It’s funny how life is laid out before you. For instance, what you are supposed to be doing has been written in the stars. I had no idea of this, of course, until the birth of my precious daughter, Lily. I had a surprise diagnosis of low chronic amniotic fluid that was discovered during my 20-week ultrasound. Call it a mother’s intuition, but I knew something was wrong with our baby even early on in the pregnancy, without the diagnosis. We were told to abort our baby with no reason until we pried. “Low amniotic fluid babies are usually delivered still born and lungs and kidneys do not develop”. We fought for her to have a chance and I went on bed rest for 6 weeks.
Lily came at 38 weeks and 1 day through an emergency C-section. Her Apgar scores were low and she was rushed off to the NICU for oxygen. I told my husband to follow her and to make sure our ID bands matched. A little further background is that I grew up in a household where my mother has been involved in quality and safety for 45 years. Me and my sisters were taught what to ask, what to say and the importance of being involved in an effective way. Little did I know I was being prepared my whole life for my daughter.
On the second day in the NICU we learned that Lily would need multiple specialists: urology, neurology, neuro-surgery, peds-surgery, cardiologist, ENT, nephrologist, orthopedist, genetics, GI, ophthalmologist and therapists too. We learned that she had micro kidneys at 11% function. We were told again to let her go. We pushed back saying we were going to give her this chance. 12 days later we left the NICU with Lily. Multiple appointments, multiple surgeries and so much more had to be scheduled. I remember crying myself to sleep the night we returned home. I didn’t want her in and out of hospitals, seeing multiple doctors, the stress, the strain, the risks.
The first procedure Lily needed was the de-tethering of her spinal cord. Her kidney’s at his time were on the cusp of stage 3 and 4.
She was 8 months old when we went to have her MRI so the surgeon could have a better idea on the severity of her tethering. She was lightly sedated and had an IV and swaddled in her coziest blanket. I asked the tech to take me through the process. You wouldn’t imagine many people would ask this because it was just a picture, right? Wrong. He then shared with me at which point they would inject the IV contrast. I kindly explained that we were not using contrast. He then explained why it is used. I then explained the state of Lily’s kidneys. Everything stopped and three things happened at that moment: one, he thanked me; two, he trusted I knew my child best, even medically; and three, he acted on it- we did not use the contrast. No where on Lily’s record did it indicate that she had kidney disease. For those who my not be aware you NEVER use IV contrast in a pediatric patient with kidney disease as it could throw them into end stage failure, acute dialysis, or death.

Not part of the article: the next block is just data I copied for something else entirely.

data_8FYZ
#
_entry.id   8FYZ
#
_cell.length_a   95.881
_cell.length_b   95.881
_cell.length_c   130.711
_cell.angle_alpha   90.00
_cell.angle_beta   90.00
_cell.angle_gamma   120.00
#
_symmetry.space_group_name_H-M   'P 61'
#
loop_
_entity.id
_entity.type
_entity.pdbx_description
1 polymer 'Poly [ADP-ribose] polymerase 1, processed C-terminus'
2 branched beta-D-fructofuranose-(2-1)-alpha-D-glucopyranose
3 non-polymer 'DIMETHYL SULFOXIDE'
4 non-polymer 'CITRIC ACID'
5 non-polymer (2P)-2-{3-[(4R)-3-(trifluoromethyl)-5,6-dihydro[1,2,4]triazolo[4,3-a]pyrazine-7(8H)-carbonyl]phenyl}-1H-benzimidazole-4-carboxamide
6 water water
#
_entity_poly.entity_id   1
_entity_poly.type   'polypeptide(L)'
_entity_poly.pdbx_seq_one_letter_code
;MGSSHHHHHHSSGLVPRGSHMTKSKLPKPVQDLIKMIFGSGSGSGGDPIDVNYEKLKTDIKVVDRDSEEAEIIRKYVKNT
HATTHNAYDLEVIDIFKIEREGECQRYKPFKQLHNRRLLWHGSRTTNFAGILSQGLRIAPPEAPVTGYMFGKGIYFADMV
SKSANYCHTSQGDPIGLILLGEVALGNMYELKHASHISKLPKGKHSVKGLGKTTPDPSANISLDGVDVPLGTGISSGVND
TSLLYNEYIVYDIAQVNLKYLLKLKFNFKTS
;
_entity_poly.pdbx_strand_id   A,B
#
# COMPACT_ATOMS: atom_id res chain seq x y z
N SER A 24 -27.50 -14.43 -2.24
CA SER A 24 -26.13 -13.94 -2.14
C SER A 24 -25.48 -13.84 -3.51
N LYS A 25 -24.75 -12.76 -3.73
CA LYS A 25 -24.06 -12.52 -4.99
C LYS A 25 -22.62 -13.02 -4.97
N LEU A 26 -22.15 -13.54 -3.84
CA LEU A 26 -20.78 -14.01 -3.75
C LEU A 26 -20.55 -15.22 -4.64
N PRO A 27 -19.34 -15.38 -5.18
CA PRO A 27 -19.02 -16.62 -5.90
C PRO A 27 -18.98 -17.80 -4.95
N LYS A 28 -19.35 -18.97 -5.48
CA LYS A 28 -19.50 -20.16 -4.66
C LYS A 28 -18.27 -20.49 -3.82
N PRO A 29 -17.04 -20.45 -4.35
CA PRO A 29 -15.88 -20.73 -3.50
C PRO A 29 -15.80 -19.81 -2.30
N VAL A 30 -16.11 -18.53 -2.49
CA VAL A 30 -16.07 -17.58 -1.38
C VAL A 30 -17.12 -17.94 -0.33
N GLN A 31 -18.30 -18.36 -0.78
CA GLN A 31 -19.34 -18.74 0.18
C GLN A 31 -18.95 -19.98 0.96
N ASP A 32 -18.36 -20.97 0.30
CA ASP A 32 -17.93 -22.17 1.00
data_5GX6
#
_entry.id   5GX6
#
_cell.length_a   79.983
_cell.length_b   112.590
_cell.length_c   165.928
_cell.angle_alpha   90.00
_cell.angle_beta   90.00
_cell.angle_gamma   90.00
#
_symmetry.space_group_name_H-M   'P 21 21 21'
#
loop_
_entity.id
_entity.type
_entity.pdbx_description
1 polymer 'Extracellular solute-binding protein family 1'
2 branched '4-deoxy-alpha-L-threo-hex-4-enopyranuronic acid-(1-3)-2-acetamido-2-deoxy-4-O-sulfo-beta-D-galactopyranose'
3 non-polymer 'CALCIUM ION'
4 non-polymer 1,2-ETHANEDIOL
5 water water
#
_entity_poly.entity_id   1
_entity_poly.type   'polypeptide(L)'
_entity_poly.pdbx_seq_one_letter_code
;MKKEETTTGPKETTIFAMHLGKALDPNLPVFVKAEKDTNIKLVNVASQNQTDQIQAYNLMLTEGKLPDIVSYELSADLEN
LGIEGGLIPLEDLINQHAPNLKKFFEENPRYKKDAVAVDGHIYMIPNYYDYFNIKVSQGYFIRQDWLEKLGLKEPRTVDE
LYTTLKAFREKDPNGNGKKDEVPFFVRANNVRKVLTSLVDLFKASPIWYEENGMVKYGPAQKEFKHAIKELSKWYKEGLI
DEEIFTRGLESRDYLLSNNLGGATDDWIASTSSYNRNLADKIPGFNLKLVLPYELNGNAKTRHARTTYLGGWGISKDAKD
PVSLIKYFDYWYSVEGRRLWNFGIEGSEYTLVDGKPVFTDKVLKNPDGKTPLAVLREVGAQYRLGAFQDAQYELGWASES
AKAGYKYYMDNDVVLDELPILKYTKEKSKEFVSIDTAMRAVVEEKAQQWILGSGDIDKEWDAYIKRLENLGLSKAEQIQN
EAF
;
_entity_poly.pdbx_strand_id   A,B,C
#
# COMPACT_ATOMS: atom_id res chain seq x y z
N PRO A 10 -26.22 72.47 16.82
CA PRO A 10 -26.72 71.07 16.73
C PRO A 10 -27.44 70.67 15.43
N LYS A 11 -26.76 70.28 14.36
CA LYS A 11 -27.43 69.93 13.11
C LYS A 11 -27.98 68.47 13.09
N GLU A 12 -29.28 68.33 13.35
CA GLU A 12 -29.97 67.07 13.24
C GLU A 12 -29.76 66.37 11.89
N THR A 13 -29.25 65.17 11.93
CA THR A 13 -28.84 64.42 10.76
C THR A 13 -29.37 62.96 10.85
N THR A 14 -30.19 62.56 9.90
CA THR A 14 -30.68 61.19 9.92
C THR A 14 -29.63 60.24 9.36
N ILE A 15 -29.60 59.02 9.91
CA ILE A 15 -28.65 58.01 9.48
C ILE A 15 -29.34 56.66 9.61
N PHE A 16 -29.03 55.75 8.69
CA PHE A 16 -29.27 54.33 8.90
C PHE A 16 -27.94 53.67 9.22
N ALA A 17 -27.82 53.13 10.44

This encounter opened my eyes. I had the skill, knowledge and willingness to speak up and be involved. It drove my passion around PFE and how to effectively teach clinicians, patient, families and leaders the importance of PFE and deference to expertise. Patients and families can help to improve safety and quality of care. My career found me through Lily. Today she is 11 and facing kidney transplant. We will always be in the system. It is my personal driver to make healthcare better; but it must be better for all.